Republican lawmakers embrace new interactive YouTube platform

Jeff Winkler Contributor
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They may be a little older, but lawmakers — particularly Republicans — are finally becoming a part of the YouTube generation, thanks to a new feature developed by the ubiquitous video sharing site.

Unlike its familiar one-video-per-page format, YouTube’s “Town Hall” section pits Republicans and Democrats against one another, debate-style, on a single page. User’s can select topics ranging from education to the economy before filing through short, video answers submitted by national politicians. “Town Hall” allows users to actually see the lawmakers positions on hot political topics, all on one user-friendly page. The YouTube experience wouldn’t be complete without audience involvement, though, and Town Hall not only allows users to vote the numerous videos up or down, but also chooses user-submitted questions from which lawmakers base their video answers.

Of course, the Democratic responses appear on the left and those of their Republican counterparts on the right.

The new, integrated platform was launched by YouTube in late May and the response from both the public and lawmakers have been great, said a YouTube representative. More than 115,000 votes were cast on the 25 videos submitted for the first round of question, and a second round of topic questions was launched on Wednesday.

If the Town Hall’s  “Leaderboard” is any indication, Republicans are winning the video debate. New Mexico Democratic Sen. Tom Udall did received the most votes with his video “Time for Afghanistan Transition,” but the other top four June videos of come from Republican leaders. Only Democratic Reps. Debbie Wasserman Schultz and Chris Van Hollen make the list of the best videos of “All Time.”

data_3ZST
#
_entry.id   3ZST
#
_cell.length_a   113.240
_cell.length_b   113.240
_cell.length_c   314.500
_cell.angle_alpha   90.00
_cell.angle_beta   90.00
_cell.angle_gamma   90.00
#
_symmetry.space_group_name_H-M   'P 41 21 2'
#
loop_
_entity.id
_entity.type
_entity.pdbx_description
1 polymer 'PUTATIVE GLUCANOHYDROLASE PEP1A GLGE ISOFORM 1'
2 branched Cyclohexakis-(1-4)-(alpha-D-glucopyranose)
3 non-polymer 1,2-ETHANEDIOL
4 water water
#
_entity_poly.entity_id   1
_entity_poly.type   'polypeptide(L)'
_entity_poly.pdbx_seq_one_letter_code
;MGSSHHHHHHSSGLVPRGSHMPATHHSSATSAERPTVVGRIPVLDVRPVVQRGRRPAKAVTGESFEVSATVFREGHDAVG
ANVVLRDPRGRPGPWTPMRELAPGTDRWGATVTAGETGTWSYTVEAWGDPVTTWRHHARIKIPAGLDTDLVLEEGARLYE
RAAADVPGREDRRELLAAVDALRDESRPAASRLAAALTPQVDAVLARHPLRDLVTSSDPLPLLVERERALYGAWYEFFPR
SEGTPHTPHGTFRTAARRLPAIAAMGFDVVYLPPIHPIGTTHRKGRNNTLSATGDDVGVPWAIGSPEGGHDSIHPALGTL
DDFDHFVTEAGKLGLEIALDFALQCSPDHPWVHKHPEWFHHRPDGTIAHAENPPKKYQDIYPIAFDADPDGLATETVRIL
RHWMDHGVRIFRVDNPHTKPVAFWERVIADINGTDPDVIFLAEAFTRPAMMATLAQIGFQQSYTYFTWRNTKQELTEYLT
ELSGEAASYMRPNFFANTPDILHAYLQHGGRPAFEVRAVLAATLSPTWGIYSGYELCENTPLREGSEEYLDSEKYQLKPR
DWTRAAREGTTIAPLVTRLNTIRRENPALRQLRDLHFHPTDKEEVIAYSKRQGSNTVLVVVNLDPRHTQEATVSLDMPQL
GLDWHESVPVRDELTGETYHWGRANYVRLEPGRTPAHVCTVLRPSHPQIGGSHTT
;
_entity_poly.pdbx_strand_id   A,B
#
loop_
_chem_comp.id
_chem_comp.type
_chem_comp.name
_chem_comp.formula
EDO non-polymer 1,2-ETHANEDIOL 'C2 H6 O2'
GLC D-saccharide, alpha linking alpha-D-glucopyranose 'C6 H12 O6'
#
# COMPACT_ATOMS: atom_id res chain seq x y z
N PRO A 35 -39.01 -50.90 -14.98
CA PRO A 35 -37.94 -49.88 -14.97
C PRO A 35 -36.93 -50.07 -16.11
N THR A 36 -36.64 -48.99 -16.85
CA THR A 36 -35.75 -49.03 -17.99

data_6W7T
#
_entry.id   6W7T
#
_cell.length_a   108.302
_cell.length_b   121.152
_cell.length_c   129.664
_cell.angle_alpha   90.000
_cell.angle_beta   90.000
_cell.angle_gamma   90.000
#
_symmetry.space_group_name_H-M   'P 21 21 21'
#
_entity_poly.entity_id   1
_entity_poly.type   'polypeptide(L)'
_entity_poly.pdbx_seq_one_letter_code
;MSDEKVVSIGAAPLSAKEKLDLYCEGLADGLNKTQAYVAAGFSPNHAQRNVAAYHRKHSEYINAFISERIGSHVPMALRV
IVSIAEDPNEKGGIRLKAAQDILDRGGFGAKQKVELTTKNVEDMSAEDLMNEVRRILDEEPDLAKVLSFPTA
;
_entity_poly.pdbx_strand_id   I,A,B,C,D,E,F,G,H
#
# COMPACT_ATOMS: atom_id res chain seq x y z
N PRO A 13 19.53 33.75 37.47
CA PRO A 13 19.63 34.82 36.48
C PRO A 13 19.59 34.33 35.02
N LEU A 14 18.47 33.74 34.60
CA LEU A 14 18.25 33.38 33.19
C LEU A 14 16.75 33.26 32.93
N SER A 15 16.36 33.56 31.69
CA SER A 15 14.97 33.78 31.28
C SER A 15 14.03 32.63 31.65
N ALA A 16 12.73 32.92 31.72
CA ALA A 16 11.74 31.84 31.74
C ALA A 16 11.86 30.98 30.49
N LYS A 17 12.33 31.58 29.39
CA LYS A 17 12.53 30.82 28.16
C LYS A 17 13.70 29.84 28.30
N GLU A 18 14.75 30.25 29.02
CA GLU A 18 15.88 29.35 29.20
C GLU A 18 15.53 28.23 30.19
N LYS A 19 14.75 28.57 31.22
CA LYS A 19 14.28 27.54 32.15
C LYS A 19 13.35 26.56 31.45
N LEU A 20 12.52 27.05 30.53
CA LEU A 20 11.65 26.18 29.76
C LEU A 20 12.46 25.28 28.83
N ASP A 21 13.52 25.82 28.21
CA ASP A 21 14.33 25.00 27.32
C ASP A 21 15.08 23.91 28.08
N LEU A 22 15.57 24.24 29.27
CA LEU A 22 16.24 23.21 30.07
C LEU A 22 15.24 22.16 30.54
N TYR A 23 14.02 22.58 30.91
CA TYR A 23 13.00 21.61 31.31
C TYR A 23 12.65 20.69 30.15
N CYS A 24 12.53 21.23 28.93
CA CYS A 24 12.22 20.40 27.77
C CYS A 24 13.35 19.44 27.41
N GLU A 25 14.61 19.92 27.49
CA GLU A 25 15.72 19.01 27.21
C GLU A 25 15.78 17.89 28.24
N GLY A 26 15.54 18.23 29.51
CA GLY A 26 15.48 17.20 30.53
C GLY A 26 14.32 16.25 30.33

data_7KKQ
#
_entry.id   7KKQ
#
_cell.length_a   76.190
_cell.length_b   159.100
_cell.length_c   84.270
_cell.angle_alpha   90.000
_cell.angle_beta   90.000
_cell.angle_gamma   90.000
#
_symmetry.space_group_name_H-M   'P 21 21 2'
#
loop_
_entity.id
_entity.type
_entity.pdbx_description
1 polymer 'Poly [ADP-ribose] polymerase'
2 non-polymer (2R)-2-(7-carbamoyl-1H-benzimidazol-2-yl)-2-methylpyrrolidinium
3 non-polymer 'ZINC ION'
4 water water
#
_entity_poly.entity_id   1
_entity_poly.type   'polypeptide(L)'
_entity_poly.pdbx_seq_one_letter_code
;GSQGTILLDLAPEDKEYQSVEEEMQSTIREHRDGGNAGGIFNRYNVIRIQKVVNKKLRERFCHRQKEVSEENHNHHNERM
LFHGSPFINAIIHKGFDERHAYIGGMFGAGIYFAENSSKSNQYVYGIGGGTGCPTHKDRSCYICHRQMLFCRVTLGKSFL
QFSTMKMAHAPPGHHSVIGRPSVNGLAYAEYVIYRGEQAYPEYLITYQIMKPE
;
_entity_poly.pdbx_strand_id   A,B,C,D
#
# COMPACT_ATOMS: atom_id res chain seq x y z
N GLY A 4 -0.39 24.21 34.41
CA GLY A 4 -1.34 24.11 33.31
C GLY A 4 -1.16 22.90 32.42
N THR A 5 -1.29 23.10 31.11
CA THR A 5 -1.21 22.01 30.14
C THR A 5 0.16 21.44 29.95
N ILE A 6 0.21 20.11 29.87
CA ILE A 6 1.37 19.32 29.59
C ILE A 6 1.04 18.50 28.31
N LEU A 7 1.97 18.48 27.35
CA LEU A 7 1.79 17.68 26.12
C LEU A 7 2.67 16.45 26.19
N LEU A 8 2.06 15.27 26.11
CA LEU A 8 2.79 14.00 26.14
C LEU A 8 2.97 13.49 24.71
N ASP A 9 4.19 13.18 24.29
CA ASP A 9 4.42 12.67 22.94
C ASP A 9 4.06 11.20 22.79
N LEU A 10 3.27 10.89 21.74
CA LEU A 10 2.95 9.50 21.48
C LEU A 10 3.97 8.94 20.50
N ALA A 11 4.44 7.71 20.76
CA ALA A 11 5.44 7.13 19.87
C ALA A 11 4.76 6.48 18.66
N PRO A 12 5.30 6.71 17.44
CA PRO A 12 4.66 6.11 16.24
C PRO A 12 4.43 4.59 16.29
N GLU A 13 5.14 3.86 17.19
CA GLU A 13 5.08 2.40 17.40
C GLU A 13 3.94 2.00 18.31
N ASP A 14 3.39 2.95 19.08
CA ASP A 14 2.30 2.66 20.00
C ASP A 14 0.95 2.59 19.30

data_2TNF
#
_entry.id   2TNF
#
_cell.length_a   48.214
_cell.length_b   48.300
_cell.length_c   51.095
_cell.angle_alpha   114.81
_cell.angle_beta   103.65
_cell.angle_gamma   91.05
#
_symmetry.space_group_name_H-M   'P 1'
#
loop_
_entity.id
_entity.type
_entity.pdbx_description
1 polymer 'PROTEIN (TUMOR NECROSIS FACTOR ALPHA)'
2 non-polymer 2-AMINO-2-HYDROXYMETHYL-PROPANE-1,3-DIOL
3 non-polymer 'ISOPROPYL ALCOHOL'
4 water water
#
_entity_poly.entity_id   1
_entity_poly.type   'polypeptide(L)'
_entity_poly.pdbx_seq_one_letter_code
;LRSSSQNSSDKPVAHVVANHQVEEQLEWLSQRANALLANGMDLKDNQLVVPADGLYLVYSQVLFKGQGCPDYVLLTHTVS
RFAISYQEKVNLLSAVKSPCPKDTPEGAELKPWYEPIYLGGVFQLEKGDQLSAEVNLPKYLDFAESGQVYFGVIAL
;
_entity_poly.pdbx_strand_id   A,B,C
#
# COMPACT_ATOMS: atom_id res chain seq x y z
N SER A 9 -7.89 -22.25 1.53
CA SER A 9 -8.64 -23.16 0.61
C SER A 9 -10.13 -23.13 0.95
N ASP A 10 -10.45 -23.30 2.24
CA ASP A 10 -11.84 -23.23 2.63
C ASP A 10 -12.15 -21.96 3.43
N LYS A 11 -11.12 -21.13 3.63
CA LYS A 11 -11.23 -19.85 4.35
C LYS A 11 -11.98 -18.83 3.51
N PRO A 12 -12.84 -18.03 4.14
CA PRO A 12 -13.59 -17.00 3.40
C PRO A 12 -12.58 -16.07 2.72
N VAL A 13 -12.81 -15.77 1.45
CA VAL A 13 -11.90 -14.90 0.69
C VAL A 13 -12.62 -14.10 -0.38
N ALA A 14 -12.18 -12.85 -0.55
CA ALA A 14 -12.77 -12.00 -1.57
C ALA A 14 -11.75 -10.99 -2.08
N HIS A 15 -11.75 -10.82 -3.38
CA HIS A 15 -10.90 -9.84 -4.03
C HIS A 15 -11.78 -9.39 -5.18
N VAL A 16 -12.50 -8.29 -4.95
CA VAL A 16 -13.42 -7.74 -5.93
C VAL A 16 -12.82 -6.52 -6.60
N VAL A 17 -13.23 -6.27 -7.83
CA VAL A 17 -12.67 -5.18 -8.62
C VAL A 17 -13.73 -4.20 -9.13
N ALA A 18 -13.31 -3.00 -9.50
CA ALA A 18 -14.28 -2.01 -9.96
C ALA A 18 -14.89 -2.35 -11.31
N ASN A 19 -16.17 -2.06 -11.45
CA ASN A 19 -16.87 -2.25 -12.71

The Republican strides in social media should come as no surprise. Republican congressional leadership has been spearheading efforts in the past year to engage voters online. In 2010, House Majority Leader Eric Cantor launched YouCut, which asked the public to vote on the government programs they’d like to cut. Last month, Republican lawmakers participated in the second-annual House Republican Conference New Media Challenge, a March Madness-style bracket to see who could get the most YouTube, Facebook and Twitter followers.

(Republicans unveil YouCut II, now with real legislative power)

The House Oversight Committee and its chairman, California Rep. Darrell Issa, have been leading the push online, particularly with YouTube. The committee has hit President Barack Obama over the poor economy with short, well-produced videos. Just this week, as part of the new Town Hall platform, the committee released “Let’s Fix This,” a more positive video encouraging voter participation.

“The American people are speaking out online, sharing solutions to challenges we face. House Republicans are harnessing digital communications to engage in dialogue with taxpayers and deliver a more open government,” Issa told The Daily Caller. “I’m glad to match their common-sense solutions against the worn-out suggestions of those who still believe more government spending and red tape will grow our economy.”

And engaging they are. About 80 percent of the House Republican Conference is actively using new media. Perhaps unsurprisingly, among the slightly younger class of GOP Freshman, participation is at 90 percent, according to young Republican staffers put in charge of guiding the members’ online engagement.

Other efforts include GOPLabs, a monthly events series that brings in speakers from the likes of Facebook, Google, and the Washington Post. GOPLabs is just one of the efforts by the three-year-old Republican New Media Caucus, which got a two year head start on its Democratic counterpart created just last year.

With the all the work being put into the Republican social media arm, Rep. Cathy McMorris Rodgers, vice chair of the conference, obviously sees YouTube’s new Town Hall platform as another great messaging tool.

“YouTube Town Hall provides just one more opportunity for our Members to harness the Internet, and specifically web video, to communicate our positive solutions for the country’s most pressing challenge,” McMorris Rodgers told TheDC. “We hope the Town Hall platform adds to the conversation we’re already having about issues like job creation, economic growth, and the many other challenges facing America.”

“Town Hall” is currently aimed at specific national issues and YouTube is still looking into developing the platform for more local politics, not to mention the 2012 election, according to a spokesperson. So while the videos aren’t as popular as, say, “The Citizen Kane of cat videos,” Republicans are certainly looking forward to a virtual fight against their Democratic opponents.

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